Tag: infrastructure demands

There Is Something About Trains, Indeed


Like many of you, when I heard about the Norfolk Southern train derailment in East Palestine (OH) on February 3, my heart went out to the people in that community. The train was carrying some hazardous materials, and no one was quite sure what was vented, especially when officials did a “controlled burn.”  Still, though, I didn’t think much about it; although I live in Ohio, I’m about as far away as one can be within the state.

Yesterday my local water company shut off access to water from the Ohio River. “We are taking this preventative step to ensure the health, safety, and confidence of residents,” said Cincinnati Mayor Aftab.  (Note: it reopened access today).

East Palestine isn’t all that close to the Ohio River, but whatever chemicals got into the local streams eventually started reaching it, and a “plume” of them slowly meandered the 400 miles downstream to here. Initially, the water company noted how small the particulate levels were – well below any danger – and that normal filtering processes would take care of them. Then they announced that they’d add a second filtering step, just in case.  I guess people weren’t reassured, because they still closed the intakes, if only for a day.

I can only imagine how worried the people in East Palestine must be.

The scary thing is that this derailment was not a freak occurrence.  There are about 1,000 derailments every year. Fortunately, most don’t involve either hazardous materials or result in deaths. If it’s any consolation – and it shouldn’t be – most hazardous material spills come from trucks, not trains (but, then again, trucks carry the most freight).   The odds are against bad things happening. But, with 1.7 trillion ton-miles of freight carried by train every year, the odds eventually result in an East Palestine (and there were train derailments with hazardous materials in both Houston and Detroit since East Palestine’s). 

Continue reading…

The Joy of Success

As the year ends, I’ve spoken to many CIOs.   2011 was a hard year filled with Meaningful Use (including many upgrades to certified systems or self-certification),  5010 (the deadline for upgrading billing systems is January 1, 2012), accelerating compliance demands,  new security threats, rapidly evolving technologies, and unprecedented demand for new projects driven by the consumerization of IT.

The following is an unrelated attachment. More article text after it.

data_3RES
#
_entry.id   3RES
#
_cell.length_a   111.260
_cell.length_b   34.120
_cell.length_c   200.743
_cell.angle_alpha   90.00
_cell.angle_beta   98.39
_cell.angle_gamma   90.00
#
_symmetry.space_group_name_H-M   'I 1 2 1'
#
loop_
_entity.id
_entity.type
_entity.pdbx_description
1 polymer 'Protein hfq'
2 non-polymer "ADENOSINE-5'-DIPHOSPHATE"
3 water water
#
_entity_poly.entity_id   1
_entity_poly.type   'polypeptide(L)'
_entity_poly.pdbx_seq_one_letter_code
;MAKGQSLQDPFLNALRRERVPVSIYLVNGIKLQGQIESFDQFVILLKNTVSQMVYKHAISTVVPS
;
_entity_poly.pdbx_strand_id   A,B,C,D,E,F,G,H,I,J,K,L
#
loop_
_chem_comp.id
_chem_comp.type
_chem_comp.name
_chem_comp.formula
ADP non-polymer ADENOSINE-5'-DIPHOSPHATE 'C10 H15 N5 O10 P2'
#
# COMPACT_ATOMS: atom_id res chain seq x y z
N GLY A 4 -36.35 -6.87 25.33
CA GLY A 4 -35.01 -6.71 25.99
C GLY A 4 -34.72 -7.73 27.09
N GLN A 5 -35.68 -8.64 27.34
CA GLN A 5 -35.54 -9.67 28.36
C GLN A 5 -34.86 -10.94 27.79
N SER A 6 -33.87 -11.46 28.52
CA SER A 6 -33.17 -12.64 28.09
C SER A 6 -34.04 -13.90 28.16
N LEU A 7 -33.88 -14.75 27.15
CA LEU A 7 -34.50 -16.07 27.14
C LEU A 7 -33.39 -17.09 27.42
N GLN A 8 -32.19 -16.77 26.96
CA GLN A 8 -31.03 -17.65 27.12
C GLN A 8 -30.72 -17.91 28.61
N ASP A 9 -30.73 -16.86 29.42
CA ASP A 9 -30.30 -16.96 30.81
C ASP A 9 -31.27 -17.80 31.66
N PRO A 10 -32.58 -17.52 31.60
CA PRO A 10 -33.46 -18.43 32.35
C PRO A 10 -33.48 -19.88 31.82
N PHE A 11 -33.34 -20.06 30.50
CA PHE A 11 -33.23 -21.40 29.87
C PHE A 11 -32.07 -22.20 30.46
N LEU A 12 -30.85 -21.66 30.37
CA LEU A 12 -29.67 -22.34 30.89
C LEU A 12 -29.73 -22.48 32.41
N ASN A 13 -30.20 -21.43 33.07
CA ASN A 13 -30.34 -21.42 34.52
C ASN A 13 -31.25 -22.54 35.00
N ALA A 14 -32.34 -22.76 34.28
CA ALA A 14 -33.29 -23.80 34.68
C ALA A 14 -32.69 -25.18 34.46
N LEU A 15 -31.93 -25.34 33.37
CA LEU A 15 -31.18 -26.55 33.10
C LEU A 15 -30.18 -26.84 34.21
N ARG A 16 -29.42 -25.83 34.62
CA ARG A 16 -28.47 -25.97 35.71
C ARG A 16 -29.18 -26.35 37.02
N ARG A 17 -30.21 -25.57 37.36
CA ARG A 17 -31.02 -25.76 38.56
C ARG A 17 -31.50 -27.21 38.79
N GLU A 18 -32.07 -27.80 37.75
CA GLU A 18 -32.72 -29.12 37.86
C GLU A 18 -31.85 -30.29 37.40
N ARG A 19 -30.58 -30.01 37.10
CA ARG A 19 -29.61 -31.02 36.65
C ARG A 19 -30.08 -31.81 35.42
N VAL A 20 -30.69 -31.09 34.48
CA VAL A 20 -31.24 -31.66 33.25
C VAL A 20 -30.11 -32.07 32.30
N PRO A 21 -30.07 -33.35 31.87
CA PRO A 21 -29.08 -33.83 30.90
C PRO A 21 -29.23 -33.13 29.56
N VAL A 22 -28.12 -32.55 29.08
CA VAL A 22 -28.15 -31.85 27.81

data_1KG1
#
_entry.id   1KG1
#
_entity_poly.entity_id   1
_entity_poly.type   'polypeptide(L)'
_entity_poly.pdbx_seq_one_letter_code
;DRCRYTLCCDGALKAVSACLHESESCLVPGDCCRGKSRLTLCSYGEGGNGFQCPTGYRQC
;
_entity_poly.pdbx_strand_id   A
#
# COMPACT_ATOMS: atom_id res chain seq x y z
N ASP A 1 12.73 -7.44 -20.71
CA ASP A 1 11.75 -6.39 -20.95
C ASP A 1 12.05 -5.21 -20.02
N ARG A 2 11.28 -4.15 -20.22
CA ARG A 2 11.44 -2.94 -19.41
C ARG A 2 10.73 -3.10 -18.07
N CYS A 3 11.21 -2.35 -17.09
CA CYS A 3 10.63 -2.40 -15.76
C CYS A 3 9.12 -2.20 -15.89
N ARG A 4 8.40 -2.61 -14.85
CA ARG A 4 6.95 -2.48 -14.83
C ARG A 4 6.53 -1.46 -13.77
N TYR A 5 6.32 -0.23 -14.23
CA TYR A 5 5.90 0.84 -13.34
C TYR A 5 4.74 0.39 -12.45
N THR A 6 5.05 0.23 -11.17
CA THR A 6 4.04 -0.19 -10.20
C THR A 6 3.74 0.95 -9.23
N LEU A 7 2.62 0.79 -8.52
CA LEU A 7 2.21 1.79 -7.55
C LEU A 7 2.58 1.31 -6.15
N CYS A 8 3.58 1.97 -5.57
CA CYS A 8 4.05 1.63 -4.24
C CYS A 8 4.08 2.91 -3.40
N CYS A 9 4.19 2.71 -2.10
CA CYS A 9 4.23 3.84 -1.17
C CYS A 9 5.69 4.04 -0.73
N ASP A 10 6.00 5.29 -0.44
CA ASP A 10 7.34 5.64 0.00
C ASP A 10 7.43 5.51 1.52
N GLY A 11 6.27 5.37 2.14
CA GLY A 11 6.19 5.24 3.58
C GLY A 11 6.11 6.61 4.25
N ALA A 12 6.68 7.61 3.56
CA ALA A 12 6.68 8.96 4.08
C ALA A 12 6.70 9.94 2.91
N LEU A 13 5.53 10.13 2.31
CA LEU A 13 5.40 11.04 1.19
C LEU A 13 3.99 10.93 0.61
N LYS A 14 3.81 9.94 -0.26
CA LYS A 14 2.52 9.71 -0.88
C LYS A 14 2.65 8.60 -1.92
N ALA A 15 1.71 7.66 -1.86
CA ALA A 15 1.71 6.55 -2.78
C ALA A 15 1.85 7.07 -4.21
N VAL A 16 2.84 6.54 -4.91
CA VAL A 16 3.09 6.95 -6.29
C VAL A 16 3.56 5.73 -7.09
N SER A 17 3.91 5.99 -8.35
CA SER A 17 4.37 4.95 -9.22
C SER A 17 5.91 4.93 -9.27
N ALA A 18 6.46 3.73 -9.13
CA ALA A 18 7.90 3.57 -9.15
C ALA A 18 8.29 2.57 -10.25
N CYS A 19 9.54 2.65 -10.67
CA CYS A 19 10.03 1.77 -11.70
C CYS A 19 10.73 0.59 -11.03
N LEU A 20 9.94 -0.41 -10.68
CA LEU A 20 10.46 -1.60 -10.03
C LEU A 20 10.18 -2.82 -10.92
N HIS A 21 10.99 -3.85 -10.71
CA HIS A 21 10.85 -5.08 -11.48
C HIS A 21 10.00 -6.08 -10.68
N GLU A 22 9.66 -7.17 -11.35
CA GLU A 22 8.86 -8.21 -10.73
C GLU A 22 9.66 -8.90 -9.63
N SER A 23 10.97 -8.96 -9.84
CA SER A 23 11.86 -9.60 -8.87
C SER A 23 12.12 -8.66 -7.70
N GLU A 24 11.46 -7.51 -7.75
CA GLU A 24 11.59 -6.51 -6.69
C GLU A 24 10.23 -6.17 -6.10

At the same time that CIOs and IT professionals are running marathons, they are being held accountable for events that are not directly under their control.   They are not being congratulated for the miracles they create every day, but are being criticized for not moving faster.

What do I mean?

One CIO received a negative audit report because new generations of viruses are no longer stopped by state of the art anti-virus software.   Interesting.  The CIO cannot control the virus authors, nor the effectiveness of anti-virus software.    No one in the industry has solved the problem, but audit firms revel in creating fear, uncertainty and doubt at the Board level as it enhances the reputation of the auditor.

Another CIO was held accountable for infrastructure demands that were not forecasted, planned, or communicated.   CIOs do their best to be proactive, but in the world of Big Data, past trends may not predict future needs.

Another CIO was was given 10 goals and 5 unplanned urgent projects.   She completed 8 of the planned goals and all the urgent projects, yet was told she only met 80% of expectations.

In a world that expects leaders to continuously perform miracles with constrained resources in limited time,  we all need to step back and take our own steps to stop the madness.

With your own staff, celebrate the joy of success and focus on what really matters.

Continue reading…